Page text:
Friday, August 11, 2000

Rain at four am

This poem originally appeared in Circle Magazine, August 2000.

The rain wakes me. Begun in
tinney patterings, like cat feet on the stair.
Then heavier, a fat rain,
puffing, pouring in a silver sheet
off the back roof.
Windows, wide open, welcome in the mist.

I wrestle with the quilt, hot and heavy with
night sweat. Entangling folds of linens
reach to trip me.
Come back, they whisper, to the dark safety
of the dreaming. Don't leave us for the
dangerous morning.

But I am already gone--
facing the storm.

A wet wind slaps my skin. I drink deep of
moist air, while the million fingers of rain
tickle my face and run knowing hands
wetly down my body.
I am dancing in the downpour,
sticking out my tongue to catch drops
that always escape--
to soak the nightshirt clinging
with abandon
to my breasts and belly.

Monday, May 1, 2000

La Bella Donna

This poem originally appeared in The Akros Review, a literary journal of the English Department at The University of Akron Spring 2000 issue

The good wife picks out the eyes,
scrubs their jackets clean,
and sets them to boil—
potatoes for salad.

She picks out his tie,
hands him his clean jacket,
and watches him out the door—
ready for the important meetings.

The scent of his cologne lingers
mingling with the smells of the kitchen,
haunting her.

The white potato,
solanum tuberosum.

You can never tell about a potato
Slicing into them, she finds
it is the perfect-looking one that
has the rotten heart.
And she wonders
if he will be home for dinner.

Later she will stir the dish that sat out
far too long.
And she thinks of solanum nigrum
deadly nightshade—
first cousin to the potato,
and wonders
what sort of salad it would make.


This poem originally appeared in The Akros Review, a literary journal of the English Department at The University of Akron Spring 2000 issue

Great-gram told stories of world travel—
dancing in Kyoto under cherry blossom shadows,
collecting hearts and tea cups.                       
In New York flaunting her
short-cropped, red-dyed curls and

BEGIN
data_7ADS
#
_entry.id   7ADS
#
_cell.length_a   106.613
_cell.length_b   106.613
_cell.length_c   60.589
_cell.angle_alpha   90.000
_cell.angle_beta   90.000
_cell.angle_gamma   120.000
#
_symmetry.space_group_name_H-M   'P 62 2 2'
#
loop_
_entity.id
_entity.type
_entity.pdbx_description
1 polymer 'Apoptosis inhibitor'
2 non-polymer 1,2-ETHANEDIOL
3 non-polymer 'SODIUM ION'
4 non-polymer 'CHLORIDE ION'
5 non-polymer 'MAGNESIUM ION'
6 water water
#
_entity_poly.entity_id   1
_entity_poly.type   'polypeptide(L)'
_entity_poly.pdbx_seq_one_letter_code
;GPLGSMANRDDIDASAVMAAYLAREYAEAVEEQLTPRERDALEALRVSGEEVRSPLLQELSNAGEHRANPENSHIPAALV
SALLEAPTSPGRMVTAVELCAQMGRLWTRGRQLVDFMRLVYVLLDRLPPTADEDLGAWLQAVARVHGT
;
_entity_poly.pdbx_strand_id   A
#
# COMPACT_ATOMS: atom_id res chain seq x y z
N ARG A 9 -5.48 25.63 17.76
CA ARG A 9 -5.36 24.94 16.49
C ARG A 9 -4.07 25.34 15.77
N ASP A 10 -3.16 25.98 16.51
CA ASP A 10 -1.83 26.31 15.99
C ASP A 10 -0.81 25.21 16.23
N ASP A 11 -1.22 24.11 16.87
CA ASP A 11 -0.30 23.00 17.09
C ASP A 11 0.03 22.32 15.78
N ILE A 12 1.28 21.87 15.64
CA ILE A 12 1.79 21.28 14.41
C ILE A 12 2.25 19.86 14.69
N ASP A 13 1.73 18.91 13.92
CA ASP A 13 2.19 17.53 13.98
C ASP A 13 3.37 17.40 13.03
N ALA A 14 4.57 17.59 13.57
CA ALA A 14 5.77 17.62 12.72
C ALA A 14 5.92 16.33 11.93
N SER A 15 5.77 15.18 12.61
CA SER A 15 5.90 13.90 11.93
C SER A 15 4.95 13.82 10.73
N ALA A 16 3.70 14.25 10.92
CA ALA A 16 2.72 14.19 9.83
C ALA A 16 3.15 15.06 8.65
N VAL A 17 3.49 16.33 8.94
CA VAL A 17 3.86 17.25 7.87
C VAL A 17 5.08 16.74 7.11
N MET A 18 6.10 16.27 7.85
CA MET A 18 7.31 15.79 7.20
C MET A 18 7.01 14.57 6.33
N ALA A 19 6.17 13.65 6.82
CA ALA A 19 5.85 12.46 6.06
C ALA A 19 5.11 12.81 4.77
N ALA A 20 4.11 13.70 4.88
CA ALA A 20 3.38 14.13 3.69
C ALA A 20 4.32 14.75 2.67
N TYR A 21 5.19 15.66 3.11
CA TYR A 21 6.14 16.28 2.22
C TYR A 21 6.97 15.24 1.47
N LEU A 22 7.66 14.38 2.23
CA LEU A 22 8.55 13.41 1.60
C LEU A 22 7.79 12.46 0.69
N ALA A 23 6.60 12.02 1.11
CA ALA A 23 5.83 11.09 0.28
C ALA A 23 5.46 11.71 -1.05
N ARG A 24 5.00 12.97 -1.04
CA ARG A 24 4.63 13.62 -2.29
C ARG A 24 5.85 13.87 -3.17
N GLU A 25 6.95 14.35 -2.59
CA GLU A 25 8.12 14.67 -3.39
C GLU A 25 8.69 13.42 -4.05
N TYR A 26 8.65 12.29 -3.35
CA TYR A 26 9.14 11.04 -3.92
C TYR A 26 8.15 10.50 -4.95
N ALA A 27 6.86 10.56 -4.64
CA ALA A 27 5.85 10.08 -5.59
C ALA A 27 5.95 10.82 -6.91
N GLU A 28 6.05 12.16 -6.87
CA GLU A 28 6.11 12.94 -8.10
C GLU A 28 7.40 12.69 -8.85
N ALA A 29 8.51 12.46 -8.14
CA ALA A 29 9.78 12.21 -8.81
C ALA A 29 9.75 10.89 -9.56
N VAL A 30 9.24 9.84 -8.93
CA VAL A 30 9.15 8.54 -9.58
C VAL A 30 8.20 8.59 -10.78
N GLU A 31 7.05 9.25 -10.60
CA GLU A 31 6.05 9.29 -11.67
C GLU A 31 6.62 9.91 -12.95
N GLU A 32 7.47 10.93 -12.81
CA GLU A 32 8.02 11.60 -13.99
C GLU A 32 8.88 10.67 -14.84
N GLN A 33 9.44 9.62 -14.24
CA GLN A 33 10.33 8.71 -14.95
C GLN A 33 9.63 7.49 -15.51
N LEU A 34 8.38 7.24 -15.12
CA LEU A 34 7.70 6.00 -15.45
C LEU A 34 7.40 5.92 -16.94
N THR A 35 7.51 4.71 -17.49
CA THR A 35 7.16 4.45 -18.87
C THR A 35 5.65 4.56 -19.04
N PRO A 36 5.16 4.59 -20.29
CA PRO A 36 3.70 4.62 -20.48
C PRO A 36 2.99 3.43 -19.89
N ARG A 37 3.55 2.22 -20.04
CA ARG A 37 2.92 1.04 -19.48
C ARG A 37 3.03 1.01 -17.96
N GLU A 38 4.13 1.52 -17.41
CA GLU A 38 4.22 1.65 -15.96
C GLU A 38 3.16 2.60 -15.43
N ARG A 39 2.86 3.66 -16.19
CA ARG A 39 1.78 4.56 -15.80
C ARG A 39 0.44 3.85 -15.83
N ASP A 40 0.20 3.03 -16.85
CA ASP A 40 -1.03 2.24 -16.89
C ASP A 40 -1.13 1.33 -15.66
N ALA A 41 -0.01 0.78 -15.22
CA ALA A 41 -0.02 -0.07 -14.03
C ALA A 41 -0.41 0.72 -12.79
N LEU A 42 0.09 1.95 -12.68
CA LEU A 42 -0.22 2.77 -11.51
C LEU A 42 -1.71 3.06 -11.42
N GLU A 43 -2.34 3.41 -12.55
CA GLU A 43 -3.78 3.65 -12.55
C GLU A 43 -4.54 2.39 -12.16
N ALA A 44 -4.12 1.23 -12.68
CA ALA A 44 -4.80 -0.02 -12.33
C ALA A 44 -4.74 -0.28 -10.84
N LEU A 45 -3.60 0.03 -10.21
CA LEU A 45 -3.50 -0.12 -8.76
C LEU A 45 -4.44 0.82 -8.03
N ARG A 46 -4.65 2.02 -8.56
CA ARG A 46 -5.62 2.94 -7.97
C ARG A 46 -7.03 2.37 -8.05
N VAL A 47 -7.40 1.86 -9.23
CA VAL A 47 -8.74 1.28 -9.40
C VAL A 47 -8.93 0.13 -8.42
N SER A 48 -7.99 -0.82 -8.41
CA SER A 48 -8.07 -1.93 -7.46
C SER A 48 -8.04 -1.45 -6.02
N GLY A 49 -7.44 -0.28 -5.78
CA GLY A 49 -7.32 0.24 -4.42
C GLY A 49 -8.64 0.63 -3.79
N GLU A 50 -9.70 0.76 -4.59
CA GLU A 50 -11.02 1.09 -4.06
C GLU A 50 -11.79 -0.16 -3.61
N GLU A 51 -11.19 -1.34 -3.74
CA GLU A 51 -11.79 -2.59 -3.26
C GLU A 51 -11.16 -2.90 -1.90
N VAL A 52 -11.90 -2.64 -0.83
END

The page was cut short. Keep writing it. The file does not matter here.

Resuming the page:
flapper-beaded dress, she smoked cigars
for the shock value and killed the taste
with whiskey, neat.
Late years she spent in Sydney
softly singing along with the tenors in
that seashell of an opera house.
Even in the nursing home,
when white curls framed her parchment face,
she sang bawdy songs to the old men
and flirted famously.

Grandma told stories of a Dakota farmwife.
She fed seven children
and fifteen field hands
three meals a day,
even on Sunday.
When she moved to Milwaukee
she couldn’t part with her gardens, so
the empty lot next door became
her vegetable paradise—
where she put us through weeding hell.
Her mantle clock chimed like Christmas,
on her glass shelves Goebel children paraded
while she served us tea with brandy and
studied Victorian elegance.
Mama told stories of following my airman father,
base to base, cross-country—
Georgia to Texas to Michigan,
with all she owned in two tired suitcases
and a cocker spaniel in the back seat
giving birth.  In Detroit, by daylight,
she was a efficiency in hospital white.
By night, in smoky jazz clubs,
she’d whirl around dance floors while Daddy
drank Irish coffee and romanced the waitress.
By the flicker of late-night black and whites she  
whispered about Fred and Ginger, Deanna Durbin,
and her hard-lost dreams of Hollywood.

My daughters will tell stories of their mother—
the smell of morning coffee over a wakeup call of
Showboat blues and Madam Butterfly;
trekking through the backyard jungle, stalking
tomatoes and basil for sauce, green peas that
we sit and eat raw; therapeutic
tea-parties to talk out broken hearts;
then being dragged off in fantastic costume
to Renaissance balls, learning set and turn
and the proper way to curtsey, with
hands held out
for courtly kissing.

Strong Hands

This poem originally appeared in The Akros Review, a literary journal of the English Department at The University of Akron Spring 2000 issue

She has strong hands that twist clay--
Georgia red dirt clay,
terracotta the color of an Italian summer,
pale porcelain like geisha faces.
Grey dust, red dust,
brown crumbly dust,
mix with water.

The wedge on the wheel dances and
this clay creature shimmies up,
born of the wheel and her
strong slip-slippery fingers.
Wash it in fire,
swaddle it in liquid glass,
kiss again with flame, and
it is finished—

She holds this newborn vessel,
inspects it close and,
still unsatisfied,
smashes it with
her strong hands.